The resulting 54-inch-wide cabin made enough room for three-across seating in the first and second rows. Several seating options were offered in later models, including a side-facing couch that seated three. Some Twin Bonanzas seat seven. Up front the copilot's seat was the middle seat because the Bonanza's throw-over yoke could reach only halfway across the huge cockpit. If three-across seating was a little close for comfort, buyers of models D50 (1956 and 1957) and later could opt for separate seats with a wide aisle. The right seat in that setup could be slid inboard to accommodate those who wanted to play copilot.
Easily recognizable are the side windows. The first and second row of side windows are directly from a Bonanza. Early Twin Bonanzas also use the main cabin door that is still used on today's Bonanzas and Barons. Of course, that means that the airplane had an overwing entrance via a step on the airplane's right side. D50Cs, introduced in 1960, and later models utilized an air-stair door for access. A seventh window was made optional in the D50E and J50 models, both of which were made between 1961 and '63. The control system, rudder pedals, and outer panel flaps are the only other easily recognized Bonanza parts.
Twin Bonanzas were designed to be powered by supercharged Franklin engines, but those plans were scrapped when Preston Tucker bought Franklin and shut down the aviation side of the business to concentrate his efforts on the doomed Tucker automobile. Beech fell back on Lycoming's GO-435, which created 260 horsepower in the 1952 Model 50 and 1953 Model B50. The original engines turned two-blade wooden propellers that were nearly eight feet in diameter and as wide as oars. Power was upped to 275 hp with the introduction of the GO-480 in the 1954 C50. The D50, introduced in 1956, was powered by 295-hp GO-480s and turned three-blade propellers. The first supercharged T-Bone was the E50, introduced in 1957, featuring 340-hp GSO-480s.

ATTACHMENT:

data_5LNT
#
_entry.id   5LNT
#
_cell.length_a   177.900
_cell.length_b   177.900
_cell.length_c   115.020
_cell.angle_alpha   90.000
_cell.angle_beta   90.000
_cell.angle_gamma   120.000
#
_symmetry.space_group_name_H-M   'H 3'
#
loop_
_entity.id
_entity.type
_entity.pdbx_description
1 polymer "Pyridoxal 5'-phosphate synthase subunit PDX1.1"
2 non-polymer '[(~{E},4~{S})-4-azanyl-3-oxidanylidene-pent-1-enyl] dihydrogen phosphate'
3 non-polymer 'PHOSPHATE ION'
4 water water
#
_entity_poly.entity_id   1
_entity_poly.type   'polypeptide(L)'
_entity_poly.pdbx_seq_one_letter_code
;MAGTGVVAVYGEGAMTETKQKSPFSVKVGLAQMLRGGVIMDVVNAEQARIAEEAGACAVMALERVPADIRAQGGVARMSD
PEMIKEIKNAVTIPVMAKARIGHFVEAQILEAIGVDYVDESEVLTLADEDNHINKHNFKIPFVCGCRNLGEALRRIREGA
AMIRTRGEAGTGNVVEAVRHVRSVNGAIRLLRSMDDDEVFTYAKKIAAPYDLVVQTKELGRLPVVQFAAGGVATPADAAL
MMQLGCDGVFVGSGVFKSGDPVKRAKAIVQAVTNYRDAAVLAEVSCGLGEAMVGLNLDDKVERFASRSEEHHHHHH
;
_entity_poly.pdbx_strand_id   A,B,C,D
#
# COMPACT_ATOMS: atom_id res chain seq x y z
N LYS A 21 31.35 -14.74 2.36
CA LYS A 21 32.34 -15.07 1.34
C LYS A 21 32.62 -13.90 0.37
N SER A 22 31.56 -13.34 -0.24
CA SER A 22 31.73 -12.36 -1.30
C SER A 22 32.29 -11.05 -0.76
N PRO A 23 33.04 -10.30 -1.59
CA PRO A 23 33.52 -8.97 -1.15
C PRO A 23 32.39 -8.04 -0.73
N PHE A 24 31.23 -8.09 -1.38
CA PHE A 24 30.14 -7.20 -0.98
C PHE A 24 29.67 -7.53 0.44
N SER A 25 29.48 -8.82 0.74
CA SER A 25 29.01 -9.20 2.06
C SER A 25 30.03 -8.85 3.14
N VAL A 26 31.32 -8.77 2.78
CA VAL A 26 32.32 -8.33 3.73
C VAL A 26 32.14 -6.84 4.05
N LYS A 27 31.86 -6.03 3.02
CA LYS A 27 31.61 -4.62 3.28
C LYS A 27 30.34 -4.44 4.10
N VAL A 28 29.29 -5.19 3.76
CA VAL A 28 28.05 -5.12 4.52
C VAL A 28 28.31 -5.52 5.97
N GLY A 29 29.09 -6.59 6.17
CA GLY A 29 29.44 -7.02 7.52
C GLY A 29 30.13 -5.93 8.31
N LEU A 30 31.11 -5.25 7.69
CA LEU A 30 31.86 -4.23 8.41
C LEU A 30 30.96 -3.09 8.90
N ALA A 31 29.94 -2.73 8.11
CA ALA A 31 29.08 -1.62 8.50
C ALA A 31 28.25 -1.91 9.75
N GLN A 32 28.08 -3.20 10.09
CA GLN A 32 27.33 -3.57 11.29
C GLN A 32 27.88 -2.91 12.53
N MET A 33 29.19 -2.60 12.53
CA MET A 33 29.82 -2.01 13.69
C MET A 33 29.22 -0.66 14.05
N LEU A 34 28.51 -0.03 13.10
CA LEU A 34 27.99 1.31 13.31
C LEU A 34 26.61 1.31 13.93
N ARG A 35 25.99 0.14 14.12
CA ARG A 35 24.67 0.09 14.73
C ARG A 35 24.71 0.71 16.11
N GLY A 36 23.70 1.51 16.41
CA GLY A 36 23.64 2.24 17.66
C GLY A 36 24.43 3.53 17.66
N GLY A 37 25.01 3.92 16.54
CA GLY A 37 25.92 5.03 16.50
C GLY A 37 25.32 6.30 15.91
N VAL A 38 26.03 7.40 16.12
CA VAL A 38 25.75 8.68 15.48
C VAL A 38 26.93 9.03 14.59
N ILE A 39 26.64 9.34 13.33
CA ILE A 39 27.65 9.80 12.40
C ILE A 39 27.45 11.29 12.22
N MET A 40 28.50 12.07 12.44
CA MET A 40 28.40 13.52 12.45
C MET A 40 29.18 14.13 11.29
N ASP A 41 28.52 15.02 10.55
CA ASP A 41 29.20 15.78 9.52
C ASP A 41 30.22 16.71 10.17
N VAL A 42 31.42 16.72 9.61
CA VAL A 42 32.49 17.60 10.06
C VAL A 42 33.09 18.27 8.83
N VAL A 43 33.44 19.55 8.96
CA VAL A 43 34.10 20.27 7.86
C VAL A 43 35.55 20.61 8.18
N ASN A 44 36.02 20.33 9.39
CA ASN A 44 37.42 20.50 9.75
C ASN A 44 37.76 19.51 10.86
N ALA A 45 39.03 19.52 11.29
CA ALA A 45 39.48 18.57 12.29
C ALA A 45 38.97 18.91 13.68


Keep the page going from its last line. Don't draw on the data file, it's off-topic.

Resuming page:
The Lycomings are housed in cowlings that were originally designed to contain the larger Franklin engines. After falling back on the geared Lycomings, Beech justified the gargantuan cowls as "easy access for mechanics." As it turns out, this feature is quite useful during preflight inspections and even allows for major maintenance, such as cylinder changes, to take place by just popping open a few quarter-turn fasteners.
There's no doubt that the huge cowlings are a factor in the Twin Bonanza's lackluster cruise performance. Besides the Aero Commander, the Twin Bonanza's competition was the company's own Beech 18, which was in production until 1970. The Beech 18 was larger but had better performance and familiar (for the time) Pratt & Whitney radial engines. Today, the Beech 18's radials still cost thousands of dollars less to overhaul than the T-Bone's geared flat engines.
Fuel economy is not a trait associated with Twin Bonanzas, either. Expect single-engine Bonanza speeds (160 to 170 knots) with Baron 58 fuel burns (30-plus gph total). Supercharged versions, if they are flown high, can top 200 knots at 12,000 feet while burning 40 gph.
Gross weight of the supercharged versions started at 7,000 pounds but crept up to 7,300 pounds in the last of the supercharged models, the J50, introduced in 1961. The D50E was the last normally aspirated version of the Twin Bo and was produced concurrently with the J50 until production ceased in 1963.
N30AE is the ninth from the last Twin Bonanza ever built. Owner Schlapkohl believes that there currently is only one known T-Bone newer than his 1962 J50. N30AE has many mods from Excalibur Aviation, including the swept windshield and radar nose cone. Schlapkohl, who used to be the chief pilot for Elliott Aviation in Moline, Illinois, is now the CEO of Design Build Associates.
Schlapkohl mostly uses his Twin Bo for personal trips. "It's has been absolutely trouble free," says Schlapkohl, somewhat denouncing the rumors that these engines are temperamental maintenance hogs. If the airplane is flown properly, Schlapkohl has no doubt that the engines can make their 1,400-hour TBO.